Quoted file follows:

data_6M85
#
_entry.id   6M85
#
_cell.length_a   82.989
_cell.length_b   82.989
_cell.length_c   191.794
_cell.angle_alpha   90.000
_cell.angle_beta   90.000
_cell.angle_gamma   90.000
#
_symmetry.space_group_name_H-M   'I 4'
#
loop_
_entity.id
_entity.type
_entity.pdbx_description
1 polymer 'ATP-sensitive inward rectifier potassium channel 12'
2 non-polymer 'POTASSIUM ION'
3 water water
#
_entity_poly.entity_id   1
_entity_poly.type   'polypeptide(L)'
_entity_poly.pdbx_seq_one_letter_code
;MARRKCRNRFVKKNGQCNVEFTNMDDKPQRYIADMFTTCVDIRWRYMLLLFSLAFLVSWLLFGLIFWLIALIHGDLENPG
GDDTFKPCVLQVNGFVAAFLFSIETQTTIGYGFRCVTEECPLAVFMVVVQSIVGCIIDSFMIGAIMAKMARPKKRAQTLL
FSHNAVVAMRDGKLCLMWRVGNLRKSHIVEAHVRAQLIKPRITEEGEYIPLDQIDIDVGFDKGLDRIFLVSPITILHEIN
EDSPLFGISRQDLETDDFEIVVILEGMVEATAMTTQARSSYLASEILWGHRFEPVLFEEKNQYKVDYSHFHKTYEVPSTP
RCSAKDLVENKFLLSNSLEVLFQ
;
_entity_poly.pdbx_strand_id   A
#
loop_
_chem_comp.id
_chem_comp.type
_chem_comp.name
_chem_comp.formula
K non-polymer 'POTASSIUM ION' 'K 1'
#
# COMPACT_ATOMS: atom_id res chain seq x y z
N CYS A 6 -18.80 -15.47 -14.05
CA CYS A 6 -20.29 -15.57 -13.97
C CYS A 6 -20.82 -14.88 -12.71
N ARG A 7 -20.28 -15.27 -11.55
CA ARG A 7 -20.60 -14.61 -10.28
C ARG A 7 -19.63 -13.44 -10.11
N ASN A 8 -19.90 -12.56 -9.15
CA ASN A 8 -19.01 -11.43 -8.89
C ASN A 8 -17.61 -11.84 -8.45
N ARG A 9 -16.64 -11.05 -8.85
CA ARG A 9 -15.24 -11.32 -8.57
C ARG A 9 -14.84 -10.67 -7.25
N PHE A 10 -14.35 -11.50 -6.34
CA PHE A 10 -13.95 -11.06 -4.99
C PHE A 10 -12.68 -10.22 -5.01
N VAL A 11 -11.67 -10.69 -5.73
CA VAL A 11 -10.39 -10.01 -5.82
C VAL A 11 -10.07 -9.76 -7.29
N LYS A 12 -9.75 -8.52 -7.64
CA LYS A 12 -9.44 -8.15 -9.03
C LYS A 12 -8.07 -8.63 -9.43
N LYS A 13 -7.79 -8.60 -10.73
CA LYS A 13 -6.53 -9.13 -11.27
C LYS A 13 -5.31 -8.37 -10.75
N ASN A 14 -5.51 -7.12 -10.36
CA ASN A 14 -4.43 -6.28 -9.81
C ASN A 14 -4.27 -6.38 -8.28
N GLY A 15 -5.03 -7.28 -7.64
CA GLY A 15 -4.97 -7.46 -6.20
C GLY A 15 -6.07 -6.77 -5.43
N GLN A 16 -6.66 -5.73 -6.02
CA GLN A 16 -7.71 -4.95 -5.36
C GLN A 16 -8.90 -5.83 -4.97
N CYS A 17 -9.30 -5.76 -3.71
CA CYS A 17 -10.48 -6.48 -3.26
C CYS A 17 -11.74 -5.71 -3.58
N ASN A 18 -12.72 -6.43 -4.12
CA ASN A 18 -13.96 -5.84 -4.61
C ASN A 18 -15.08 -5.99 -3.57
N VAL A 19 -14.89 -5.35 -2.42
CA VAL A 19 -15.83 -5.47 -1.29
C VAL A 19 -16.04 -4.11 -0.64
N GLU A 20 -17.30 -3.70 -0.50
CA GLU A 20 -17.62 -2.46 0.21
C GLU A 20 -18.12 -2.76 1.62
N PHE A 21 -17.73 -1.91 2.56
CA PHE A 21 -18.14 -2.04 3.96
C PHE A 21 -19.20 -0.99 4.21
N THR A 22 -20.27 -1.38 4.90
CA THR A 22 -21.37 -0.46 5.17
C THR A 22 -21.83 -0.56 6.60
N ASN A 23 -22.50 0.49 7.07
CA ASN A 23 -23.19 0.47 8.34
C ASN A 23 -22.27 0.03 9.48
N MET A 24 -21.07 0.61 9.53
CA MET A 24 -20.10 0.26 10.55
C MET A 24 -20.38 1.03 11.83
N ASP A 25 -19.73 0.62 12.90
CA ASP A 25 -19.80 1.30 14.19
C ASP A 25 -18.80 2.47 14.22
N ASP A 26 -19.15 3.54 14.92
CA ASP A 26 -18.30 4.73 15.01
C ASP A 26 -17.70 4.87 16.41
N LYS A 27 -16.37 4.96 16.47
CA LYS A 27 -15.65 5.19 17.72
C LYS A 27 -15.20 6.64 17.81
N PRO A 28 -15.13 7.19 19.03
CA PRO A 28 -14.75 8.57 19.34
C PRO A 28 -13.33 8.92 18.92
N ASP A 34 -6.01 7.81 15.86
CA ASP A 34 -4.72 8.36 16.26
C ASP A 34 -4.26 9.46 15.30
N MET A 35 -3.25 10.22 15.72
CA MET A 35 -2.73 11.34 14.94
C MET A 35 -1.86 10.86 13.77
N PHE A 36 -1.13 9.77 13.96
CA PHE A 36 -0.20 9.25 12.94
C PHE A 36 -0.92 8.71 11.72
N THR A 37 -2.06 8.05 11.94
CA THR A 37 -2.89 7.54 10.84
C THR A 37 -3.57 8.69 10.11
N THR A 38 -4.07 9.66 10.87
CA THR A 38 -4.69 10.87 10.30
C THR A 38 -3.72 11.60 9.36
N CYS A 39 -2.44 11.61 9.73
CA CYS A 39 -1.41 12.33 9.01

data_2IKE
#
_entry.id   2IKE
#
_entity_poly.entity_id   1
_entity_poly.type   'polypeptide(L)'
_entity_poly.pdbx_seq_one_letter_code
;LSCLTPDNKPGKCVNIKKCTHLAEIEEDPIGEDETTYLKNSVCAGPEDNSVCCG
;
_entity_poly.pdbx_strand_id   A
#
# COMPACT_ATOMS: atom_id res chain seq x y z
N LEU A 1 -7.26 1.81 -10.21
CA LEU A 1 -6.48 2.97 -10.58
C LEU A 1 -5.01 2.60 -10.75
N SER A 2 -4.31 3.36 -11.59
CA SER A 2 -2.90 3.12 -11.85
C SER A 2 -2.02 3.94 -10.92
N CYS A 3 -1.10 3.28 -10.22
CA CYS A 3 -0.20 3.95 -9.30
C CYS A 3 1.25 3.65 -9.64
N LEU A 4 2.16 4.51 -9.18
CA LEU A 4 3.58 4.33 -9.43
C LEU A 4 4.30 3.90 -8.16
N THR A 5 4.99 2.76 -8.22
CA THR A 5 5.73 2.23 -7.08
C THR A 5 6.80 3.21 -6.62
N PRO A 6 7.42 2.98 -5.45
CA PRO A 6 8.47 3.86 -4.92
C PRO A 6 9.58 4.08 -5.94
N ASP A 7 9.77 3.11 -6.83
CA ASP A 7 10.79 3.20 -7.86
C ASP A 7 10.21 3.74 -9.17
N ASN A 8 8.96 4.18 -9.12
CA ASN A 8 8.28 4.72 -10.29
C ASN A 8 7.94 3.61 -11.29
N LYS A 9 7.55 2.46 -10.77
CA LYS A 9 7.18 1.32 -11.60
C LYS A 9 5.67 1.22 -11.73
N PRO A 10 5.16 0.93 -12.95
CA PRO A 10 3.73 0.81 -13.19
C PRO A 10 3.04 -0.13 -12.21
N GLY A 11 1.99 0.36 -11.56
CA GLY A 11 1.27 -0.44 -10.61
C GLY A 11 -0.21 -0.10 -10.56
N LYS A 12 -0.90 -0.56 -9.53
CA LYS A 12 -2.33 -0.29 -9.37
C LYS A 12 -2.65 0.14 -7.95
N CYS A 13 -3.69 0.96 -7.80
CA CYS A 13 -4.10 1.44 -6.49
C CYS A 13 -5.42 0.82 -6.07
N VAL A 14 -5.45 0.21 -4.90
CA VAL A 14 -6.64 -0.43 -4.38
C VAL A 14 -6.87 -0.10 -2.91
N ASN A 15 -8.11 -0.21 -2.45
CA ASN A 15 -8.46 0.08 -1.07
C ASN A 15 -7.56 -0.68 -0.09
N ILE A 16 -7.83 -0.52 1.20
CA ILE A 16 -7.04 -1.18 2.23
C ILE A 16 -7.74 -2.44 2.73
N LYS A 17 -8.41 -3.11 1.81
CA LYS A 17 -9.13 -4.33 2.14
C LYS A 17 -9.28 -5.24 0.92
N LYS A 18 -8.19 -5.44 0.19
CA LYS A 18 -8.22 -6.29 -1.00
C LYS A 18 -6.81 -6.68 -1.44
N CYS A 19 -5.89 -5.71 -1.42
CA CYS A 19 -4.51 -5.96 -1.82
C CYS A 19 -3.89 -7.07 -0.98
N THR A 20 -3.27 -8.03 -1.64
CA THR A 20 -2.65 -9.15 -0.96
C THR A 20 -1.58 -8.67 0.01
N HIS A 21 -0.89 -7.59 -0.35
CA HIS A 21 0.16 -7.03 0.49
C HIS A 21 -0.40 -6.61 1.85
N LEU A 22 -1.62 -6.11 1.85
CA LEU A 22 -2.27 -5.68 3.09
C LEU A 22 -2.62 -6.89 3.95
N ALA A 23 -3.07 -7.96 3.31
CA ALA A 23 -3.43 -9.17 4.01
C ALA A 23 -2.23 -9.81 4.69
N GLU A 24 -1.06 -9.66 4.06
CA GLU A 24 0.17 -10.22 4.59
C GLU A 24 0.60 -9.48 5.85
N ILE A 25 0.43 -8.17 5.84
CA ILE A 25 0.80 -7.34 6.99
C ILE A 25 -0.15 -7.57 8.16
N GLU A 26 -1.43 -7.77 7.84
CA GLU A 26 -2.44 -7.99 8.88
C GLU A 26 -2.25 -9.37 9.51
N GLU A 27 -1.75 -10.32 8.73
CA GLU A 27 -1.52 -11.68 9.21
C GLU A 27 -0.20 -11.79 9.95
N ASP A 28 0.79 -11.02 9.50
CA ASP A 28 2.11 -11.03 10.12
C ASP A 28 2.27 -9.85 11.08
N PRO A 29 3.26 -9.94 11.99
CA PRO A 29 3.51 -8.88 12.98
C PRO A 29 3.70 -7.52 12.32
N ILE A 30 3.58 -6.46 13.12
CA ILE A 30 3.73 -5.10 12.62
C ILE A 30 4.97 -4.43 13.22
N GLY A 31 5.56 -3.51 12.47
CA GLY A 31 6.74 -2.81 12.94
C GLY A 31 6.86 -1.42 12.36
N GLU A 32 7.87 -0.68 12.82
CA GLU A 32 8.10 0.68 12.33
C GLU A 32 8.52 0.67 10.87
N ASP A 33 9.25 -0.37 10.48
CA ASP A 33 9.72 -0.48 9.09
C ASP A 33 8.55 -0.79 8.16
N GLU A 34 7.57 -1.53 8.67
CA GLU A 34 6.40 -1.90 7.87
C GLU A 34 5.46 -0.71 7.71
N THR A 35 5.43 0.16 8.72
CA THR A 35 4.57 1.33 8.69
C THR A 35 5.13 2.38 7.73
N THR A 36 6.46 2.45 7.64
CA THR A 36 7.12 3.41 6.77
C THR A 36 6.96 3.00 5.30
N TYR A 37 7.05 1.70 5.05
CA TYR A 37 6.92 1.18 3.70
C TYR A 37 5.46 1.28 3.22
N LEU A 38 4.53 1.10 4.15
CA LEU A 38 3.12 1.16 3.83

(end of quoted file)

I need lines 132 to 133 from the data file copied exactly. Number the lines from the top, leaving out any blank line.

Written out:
_entity_poly.type   'polypeptide(L)'
_entity_poly.pdbx_seq_one_letter_code